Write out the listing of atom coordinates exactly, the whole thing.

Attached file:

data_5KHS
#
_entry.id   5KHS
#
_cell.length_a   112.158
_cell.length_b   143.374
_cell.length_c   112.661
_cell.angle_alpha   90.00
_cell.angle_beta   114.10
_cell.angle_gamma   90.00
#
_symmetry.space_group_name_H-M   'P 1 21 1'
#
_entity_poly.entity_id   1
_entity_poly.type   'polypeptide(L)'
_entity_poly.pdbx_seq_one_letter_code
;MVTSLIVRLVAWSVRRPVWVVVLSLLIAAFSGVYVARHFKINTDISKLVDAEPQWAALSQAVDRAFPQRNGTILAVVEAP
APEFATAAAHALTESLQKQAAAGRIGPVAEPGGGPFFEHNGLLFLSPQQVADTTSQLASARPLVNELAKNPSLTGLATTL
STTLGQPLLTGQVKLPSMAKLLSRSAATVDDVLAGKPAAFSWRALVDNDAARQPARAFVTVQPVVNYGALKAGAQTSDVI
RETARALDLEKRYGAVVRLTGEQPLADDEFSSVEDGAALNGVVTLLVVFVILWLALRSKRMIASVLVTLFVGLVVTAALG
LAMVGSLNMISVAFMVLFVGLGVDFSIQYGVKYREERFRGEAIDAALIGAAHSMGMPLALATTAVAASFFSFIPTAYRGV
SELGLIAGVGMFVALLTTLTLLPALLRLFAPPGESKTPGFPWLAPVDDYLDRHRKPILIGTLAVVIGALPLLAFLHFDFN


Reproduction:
data_5KHS
#
_entry.id   5KHS
#
_cell.length_a   112.158
_cell.length_b   143.374
_cell.length_c   112.661
_cell.angle_alpha   90.00
_cell.angle_beta   114.10
_cell.angle_gamma   90.00
#
_symmetry.space_group_name_H-M   'P 1 21 1'
#
_entity_poly.entity_id   1
_entity_poly.type   'polypeptide(L)'
_entity_poly.pdbx_seq_one_letter_code
;MVTSLIVRLVAWSVRRPVWVVVLSLLIAAFSGVYVARHFKINTDISKLVDAEPQWAALSQAVDRAFPQRNGTILAVVEAP
APEFATAAAHALTESLQKQAAAGRIGPVAEPGGGPFFEHNGLLFLSPQQVADTTSQLASARPLVNELAKNPSLTGLATTL
STTLGQPLLTGQVKLPSMAKLLSRSAATVDDVLAGKPAAFSWRALVDNDAARQPARAFVTVQPVVNYGALKAGAQTSDVI
RETARALDLEKRYGAVVRLTGEQPLADDEFSSVEDGAALNGVVTLLVVFVILWLALRSKRMIASVLVTLFVGLVVTAALG
LAMVGSLNMISVAFMVLFVGLGVDFSIQYGVKYREERFRGEAIDAALIGAAHSMGMPLALATTAVAASFFSFIPTAYRGV
SELGLIAGVGMFVALLTTLTLLPALLRLFAPPGESKTPGFPWLAPVDDYLDRHRKPILIGTLAVVIGALPLLAFLHFDFN